The stretch of Teton Pass from the Coal Creek chain-up area to the Old Pass Road entrance near Wilson is set to be reduced from 55 to 45 mph, with signs going up as early as September.

While the change still has to go through the final Wyoming Department of Transportation approvals, many in the region view it as a formality.

Even with the reduced speed limit, Teton County Sheriff’s Department Sgt. Kurt Drumheller, who commutes from Teton Valley to work in Wyoming, doesn’t expect to see much change in driver behavior.

“I don’t think anybody’s gonna change their driving habits,” said Drumheller. “Even if you were to change it to 35, people are still gonna drive exactly the same way they are driving right now.”

Currently, the speed limit is 55 mph across the whole pass. That means people can round the summit corner legally at 55 miles per hour, even though very few drivers do.

Most drivers’ speed is instead limited by the grade of the climbs and tightness of the curves, if not the traffic in front of them. For this reason, Drumheller doesn’t expect to be passing out too many tickets.

“I think it will take care of itself ‘cause all you need is one car doing 45 and then every car is doing 45,” said Drumheller. “There’s so much traffic over here that you can’t really go too fast otherwise you’re going to catch up to the next group of vehicles.”

Instead, the change is aimed to warn drivers that congestion and slower drivers up ahead, particularly near pullouts, are imminent.

“It’s more of an effort to get people to pay attention to what they’re doing and to watch the road,” said Drumheller. “Reducing the speed limit from 55 to 45 is kind of an easier change that they can make to get people’s attention. I hope people will heed the warnings.”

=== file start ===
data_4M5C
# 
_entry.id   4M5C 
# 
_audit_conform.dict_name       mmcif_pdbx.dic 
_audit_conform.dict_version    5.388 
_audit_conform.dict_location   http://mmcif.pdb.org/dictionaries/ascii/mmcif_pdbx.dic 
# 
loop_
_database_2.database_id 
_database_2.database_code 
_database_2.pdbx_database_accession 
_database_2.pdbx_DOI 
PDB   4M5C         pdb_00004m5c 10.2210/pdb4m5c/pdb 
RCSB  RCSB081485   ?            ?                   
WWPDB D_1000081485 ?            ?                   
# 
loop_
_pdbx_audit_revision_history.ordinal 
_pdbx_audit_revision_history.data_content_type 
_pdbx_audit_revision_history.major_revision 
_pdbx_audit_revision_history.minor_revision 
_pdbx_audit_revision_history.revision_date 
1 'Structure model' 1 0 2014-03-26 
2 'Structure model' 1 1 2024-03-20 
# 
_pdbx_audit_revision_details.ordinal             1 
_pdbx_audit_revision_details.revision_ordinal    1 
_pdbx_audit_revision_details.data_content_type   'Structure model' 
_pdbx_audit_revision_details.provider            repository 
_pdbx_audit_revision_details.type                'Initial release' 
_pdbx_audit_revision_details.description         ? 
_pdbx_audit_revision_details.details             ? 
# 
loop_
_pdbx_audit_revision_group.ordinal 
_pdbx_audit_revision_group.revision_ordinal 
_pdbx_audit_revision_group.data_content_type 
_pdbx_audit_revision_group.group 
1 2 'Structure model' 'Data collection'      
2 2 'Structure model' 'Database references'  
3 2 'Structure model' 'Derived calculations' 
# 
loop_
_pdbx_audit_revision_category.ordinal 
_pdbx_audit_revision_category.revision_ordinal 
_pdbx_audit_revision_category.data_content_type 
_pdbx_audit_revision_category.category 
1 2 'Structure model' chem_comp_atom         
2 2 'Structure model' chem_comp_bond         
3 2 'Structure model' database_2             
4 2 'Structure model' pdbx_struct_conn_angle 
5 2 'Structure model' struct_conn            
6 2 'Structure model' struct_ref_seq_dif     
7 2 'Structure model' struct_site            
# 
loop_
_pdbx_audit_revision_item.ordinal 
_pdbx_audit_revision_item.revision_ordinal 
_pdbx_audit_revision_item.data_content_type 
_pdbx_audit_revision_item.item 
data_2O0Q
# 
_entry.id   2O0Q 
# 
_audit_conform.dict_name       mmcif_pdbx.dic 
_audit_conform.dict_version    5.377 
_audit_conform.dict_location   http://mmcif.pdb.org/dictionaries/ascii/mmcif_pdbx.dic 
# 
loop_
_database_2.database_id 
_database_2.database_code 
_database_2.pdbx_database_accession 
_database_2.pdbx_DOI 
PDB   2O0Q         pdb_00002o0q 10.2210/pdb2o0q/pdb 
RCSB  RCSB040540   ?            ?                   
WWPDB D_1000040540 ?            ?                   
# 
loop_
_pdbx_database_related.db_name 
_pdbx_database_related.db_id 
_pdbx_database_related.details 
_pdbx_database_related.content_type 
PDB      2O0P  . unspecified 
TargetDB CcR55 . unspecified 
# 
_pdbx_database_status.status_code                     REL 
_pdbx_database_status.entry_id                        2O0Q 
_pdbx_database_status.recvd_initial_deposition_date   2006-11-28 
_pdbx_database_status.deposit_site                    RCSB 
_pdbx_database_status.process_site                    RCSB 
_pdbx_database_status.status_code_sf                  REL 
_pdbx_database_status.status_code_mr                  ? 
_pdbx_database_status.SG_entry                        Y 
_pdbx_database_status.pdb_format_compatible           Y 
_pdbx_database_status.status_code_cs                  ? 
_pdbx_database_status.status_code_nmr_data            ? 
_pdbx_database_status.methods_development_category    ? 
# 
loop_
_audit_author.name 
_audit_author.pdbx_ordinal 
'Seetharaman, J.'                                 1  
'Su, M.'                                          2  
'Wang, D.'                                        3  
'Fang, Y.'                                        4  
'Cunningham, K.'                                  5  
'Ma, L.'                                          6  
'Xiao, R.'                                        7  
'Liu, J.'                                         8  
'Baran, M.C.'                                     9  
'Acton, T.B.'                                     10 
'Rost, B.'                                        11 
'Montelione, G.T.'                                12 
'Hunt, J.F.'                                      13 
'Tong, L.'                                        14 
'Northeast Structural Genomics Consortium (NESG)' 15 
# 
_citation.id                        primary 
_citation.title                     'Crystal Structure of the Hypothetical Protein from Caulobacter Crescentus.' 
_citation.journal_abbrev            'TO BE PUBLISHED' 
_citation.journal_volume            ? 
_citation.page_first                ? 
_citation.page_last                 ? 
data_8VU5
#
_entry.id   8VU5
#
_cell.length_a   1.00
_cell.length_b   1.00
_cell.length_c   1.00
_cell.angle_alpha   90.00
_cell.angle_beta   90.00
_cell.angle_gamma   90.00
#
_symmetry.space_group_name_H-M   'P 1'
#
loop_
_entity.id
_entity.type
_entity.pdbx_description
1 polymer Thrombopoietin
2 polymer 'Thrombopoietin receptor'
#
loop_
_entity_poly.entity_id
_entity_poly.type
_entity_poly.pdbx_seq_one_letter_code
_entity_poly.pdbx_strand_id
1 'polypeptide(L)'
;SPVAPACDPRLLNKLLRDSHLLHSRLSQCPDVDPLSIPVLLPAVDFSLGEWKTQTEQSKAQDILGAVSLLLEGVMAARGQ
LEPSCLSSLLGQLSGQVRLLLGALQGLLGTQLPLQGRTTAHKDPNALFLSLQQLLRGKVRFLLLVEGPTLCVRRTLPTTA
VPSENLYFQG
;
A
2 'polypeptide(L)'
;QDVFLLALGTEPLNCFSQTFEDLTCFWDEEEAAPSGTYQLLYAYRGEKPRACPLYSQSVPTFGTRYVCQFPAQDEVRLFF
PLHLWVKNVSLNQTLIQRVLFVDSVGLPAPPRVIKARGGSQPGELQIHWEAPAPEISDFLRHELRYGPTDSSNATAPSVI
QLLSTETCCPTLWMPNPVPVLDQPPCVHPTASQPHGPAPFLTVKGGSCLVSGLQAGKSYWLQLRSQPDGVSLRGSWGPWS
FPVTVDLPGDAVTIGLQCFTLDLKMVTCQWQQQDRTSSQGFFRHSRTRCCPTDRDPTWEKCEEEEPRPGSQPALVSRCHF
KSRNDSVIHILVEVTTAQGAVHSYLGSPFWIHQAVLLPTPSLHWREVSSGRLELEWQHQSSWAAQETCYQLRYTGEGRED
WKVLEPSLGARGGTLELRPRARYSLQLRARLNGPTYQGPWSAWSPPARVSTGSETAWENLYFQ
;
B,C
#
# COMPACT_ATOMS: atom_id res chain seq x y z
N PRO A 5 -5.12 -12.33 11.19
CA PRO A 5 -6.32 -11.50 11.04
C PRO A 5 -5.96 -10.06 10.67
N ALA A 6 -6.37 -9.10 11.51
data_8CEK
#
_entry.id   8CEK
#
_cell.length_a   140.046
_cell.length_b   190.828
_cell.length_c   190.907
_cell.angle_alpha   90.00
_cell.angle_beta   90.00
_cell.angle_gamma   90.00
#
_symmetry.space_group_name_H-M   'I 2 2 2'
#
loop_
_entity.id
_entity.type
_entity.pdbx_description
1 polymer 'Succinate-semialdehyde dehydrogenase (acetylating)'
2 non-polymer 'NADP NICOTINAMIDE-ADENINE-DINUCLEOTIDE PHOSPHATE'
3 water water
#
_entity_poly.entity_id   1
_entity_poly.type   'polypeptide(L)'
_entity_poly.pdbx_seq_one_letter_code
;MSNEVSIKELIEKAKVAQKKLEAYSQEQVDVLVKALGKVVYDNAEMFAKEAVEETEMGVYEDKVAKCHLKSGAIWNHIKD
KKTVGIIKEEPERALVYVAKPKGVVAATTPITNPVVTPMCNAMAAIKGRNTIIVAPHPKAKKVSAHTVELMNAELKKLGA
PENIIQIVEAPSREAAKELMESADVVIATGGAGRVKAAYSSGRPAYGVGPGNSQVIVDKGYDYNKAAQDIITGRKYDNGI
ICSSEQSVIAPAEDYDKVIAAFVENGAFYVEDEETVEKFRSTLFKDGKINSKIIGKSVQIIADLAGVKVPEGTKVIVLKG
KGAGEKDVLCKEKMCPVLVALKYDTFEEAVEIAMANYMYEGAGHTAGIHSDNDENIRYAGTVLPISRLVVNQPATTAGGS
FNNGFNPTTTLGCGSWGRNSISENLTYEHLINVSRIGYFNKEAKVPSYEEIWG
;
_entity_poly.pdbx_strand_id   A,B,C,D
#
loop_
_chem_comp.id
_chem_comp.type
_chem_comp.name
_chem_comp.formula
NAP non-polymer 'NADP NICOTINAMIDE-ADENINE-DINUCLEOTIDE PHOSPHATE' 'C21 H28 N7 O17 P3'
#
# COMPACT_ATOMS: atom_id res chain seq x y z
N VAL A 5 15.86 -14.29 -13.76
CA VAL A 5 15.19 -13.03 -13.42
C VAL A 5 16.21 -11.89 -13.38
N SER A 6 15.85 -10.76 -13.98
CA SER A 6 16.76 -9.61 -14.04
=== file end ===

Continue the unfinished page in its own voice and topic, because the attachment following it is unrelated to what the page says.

With the pass already known as a top-tier recreation destination, this change signals WYDOT is noticing the increased uses that people have.

The Teton Backcountry Alliance, a nonprofit dedicated to backcountry skiing and snowboarding in and around the Tetons, was involved in advocacy efforts for the change.

Gary Kofinas, a chairman at the TBCA, spoke to the change as a strong signal that WYDOT is recognizing the role they can have in making the pass’s recreationists safer.

“I think they are increasingly attentive to these issues that are somewhat outside their mission,” said Kofinas. “Their mission is to move cars safely and efficiently, but they’ve been increasingly attentive to recreational uses.”

Drumheller echoed this belief.

“I think they’re trying to do the right thing with everybody’s safety in mind, not only the motorists but also the skiers and recreationists,” said Drumheller.

“People are walking across the road to access the bootpack, the plow truck has to turn around,” said Drumheller. “It is a problem, hopefully we can get people paying attention because it’s a congested area.”

It is important to remember that while recreational users have become accustomed to using the pass as a parking area, WYDOT has these areas along the roadway designated as chain-up areas, brake checking zones, and pull-outs for roadway maintenance and driver emergencies.

“They view that as a pull-out, chain-up area and we view it as a place we go and park our car to go ski or ride bikes or hike,” said Kofinas. “I think there’s more and more recognition that there are multiple uses. We just have to be respectful, keep communicating, and working towards good solutions.”

More information on how WYDOT sets its speed limits can be found here.